snuffy
September 15, 2009, 11:47 AM
I agree with ya that the old timers know a lot about bullet casting and such but I was asking because all the reviews I've read concerning the Lyman manual complain about it only covering loads using Lyman molds and only have a select few load data tables for certain powders. I'm the type that tends to read tons before I spend a dollar. I insist on getting the most for my money and I will research for months before investing in anything I want to last a long time.

There's so many different bullet molds that you'll never find specific info for particular bullets. What you have to do is interpolate what you find into a different but similar bullet. What that means is, for instance, a Lyman 200 SWC 45 acp bullet gives a certain powder charge. Use that for a lee 200 SWC, being sure you start at the recommended starting load and work up. As long as the two bullets are close to being the same, you'll be fine.

I do the same thing for the lee 200 RFN, round flat nose. Mainly because my SA 45 1911 doesn't like to feed SWC bullets. The lee works just fine.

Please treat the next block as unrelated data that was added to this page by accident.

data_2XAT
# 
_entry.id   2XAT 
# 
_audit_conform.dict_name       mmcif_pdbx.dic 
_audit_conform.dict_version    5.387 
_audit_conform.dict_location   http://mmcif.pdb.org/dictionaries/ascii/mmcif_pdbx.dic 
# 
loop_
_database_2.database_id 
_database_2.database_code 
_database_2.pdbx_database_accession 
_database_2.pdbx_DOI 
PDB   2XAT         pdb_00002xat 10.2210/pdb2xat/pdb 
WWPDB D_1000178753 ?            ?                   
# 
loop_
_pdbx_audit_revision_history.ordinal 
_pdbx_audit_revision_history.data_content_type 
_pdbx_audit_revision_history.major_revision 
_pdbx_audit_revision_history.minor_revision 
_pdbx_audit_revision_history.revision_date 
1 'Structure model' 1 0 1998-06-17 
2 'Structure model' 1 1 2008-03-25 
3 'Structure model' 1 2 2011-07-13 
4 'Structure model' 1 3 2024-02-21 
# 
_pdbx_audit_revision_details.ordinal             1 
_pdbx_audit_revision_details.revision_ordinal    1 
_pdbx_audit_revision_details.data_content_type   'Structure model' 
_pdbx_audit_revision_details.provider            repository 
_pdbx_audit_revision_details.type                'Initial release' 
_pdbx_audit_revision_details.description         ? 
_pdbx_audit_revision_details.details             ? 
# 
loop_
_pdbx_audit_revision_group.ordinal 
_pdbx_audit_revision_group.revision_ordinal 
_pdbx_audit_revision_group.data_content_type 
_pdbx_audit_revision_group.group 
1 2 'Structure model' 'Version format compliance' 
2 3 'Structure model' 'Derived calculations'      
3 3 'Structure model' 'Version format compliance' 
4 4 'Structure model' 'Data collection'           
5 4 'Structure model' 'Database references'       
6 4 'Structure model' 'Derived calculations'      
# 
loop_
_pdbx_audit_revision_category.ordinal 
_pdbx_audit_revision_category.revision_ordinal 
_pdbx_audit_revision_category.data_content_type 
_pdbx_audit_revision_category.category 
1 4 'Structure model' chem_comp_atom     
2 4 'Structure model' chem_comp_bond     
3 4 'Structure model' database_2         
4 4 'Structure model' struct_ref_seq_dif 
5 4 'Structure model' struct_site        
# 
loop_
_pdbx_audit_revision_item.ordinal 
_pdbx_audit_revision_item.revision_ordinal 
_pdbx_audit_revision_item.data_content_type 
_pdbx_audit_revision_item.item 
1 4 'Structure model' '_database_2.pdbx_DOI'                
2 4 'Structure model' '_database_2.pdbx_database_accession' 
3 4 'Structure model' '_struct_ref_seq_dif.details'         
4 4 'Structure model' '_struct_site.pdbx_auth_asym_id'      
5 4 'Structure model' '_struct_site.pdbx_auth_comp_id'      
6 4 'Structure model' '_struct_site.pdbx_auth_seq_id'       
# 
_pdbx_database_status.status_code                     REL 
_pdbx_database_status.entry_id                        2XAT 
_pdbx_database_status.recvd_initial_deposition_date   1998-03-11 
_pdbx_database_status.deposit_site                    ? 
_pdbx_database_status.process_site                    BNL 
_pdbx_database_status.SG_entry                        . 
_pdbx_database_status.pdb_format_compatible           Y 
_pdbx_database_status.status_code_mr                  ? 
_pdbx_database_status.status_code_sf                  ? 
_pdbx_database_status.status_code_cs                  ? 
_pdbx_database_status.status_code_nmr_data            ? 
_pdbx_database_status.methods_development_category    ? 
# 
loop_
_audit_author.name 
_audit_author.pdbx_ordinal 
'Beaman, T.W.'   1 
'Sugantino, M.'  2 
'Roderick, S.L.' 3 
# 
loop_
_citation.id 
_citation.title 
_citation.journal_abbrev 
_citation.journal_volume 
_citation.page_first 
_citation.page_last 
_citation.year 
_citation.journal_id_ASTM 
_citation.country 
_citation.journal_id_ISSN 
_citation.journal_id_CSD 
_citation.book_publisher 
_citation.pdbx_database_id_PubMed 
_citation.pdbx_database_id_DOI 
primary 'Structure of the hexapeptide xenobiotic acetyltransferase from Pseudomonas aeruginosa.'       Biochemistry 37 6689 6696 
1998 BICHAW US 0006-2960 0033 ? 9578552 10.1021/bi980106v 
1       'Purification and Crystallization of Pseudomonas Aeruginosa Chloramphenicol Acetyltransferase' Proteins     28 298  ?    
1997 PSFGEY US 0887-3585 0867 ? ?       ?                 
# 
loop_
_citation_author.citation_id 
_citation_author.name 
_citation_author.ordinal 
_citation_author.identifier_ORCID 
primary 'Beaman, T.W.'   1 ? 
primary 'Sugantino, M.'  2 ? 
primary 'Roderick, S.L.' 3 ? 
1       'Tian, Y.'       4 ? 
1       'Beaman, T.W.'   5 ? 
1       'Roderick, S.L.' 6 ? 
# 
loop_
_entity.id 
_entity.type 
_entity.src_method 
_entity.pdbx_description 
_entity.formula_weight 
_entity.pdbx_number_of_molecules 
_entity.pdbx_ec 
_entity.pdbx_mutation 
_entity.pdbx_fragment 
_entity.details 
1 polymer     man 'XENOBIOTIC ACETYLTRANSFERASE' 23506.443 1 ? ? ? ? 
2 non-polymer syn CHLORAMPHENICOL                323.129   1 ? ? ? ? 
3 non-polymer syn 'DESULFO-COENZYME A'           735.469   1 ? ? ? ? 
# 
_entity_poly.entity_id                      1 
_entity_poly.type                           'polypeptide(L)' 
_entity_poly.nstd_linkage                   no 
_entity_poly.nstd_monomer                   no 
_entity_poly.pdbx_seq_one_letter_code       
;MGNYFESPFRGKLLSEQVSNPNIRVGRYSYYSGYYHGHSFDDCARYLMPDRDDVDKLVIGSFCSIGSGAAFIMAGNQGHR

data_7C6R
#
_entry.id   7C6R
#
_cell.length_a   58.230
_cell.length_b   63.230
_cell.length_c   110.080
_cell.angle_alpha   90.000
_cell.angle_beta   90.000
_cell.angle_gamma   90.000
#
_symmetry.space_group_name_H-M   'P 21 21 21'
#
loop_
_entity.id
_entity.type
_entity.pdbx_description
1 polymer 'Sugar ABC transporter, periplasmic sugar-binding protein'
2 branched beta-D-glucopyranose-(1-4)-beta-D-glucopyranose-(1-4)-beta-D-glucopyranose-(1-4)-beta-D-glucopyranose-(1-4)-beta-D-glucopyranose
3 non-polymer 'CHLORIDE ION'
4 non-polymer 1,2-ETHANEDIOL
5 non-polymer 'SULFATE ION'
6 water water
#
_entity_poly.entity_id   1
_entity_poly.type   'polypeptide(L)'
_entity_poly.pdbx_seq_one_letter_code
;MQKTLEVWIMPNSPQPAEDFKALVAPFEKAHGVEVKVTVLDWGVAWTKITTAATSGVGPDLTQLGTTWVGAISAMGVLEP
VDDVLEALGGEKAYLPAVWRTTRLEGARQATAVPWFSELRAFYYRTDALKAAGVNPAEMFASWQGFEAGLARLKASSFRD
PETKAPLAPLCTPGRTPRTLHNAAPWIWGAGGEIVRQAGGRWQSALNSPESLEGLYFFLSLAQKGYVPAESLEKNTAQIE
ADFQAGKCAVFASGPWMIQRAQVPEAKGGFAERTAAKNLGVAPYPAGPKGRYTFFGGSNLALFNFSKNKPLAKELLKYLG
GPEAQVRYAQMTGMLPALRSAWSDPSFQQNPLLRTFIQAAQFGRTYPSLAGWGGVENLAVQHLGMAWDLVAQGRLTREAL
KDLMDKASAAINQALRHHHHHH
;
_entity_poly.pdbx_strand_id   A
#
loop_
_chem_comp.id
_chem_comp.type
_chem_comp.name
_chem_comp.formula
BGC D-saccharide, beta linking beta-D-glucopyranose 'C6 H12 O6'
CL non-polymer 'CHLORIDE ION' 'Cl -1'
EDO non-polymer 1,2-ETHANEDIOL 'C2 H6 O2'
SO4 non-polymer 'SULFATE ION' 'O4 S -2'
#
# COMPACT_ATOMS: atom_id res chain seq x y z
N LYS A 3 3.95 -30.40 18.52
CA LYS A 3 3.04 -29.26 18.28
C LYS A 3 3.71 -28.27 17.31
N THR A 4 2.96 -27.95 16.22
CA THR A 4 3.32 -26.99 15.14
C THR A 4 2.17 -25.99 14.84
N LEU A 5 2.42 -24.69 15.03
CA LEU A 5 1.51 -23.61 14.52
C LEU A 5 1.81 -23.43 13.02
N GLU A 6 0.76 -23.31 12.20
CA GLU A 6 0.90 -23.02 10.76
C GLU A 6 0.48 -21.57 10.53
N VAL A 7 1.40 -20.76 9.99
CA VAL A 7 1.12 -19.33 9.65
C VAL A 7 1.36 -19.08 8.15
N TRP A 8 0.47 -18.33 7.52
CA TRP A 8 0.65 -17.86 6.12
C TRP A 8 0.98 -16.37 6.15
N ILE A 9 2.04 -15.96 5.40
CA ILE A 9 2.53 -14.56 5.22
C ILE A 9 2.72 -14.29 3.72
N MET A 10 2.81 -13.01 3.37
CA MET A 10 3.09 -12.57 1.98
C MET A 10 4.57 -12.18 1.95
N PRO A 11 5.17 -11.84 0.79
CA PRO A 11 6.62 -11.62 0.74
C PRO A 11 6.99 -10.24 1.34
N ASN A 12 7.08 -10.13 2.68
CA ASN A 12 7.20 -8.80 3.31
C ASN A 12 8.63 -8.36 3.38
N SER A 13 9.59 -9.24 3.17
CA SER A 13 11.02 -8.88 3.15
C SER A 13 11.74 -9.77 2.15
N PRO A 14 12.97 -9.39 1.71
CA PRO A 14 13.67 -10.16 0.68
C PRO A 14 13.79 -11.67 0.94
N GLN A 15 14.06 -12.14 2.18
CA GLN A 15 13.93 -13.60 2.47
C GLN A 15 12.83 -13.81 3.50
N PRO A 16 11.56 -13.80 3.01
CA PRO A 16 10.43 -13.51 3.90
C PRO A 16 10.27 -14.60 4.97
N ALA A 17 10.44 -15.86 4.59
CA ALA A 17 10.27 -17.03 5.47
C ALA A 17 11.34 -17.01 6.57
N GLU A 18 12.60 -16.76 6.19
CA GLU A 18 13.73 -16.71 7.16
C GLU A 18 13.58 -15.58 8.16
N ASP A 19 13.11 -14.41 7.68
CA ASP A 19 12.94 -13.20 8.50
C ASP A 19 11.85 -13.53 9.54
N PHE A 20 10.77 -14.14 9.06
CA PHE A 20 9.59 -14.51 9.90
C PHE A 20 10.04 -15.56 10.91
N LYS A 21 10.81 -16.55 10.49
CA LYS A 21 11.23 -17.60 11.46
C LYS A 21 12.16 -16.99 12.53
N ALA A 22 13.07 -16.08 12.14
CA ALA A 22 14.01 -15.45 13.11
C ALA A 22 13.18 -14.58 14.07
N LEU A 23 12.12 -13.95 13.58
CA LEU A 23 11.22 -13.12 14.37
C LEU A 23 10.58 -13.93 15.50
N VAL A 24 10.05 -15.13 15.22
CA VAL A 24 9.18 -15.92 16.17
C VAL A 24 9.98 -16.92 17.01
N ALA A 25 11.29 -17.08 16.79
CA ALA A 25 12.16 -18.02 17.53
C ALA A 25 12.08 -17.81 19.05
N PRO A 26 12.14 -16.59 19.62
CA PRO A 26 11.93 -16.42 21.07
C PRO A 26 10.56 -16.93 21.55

trip_sticker
September 16, 2009, 10:43 AM
trip sticker don`t wait too long because WW are gettin harder to get ahold of these days!!!

I didn't wait to gather lead and lead alloy. I have so much lead laying around now I could never shoot it all. I don't know how much an individual ingot of lead I made out of a muffin tin weighs but I have so many of those that I can't count them all. I have boxes and boxes of WW's now that I have found a tire shop that wasn't doing anything with them. What I am just learning is the casting process, I have the lead gathering process down to a fine art. :)

I've gone thru a learning curve for my .38/.357 bullets but I am wanting to cast for my 30-30 and my 45/70 GOV't. From what I've read, my 45/70 isn't a good rifle to cast for because it is the micro-groove not traditional land and grove barrel. So far, I own a mold for the .357 and for the .490 round ball. I'll add to this as I learn more.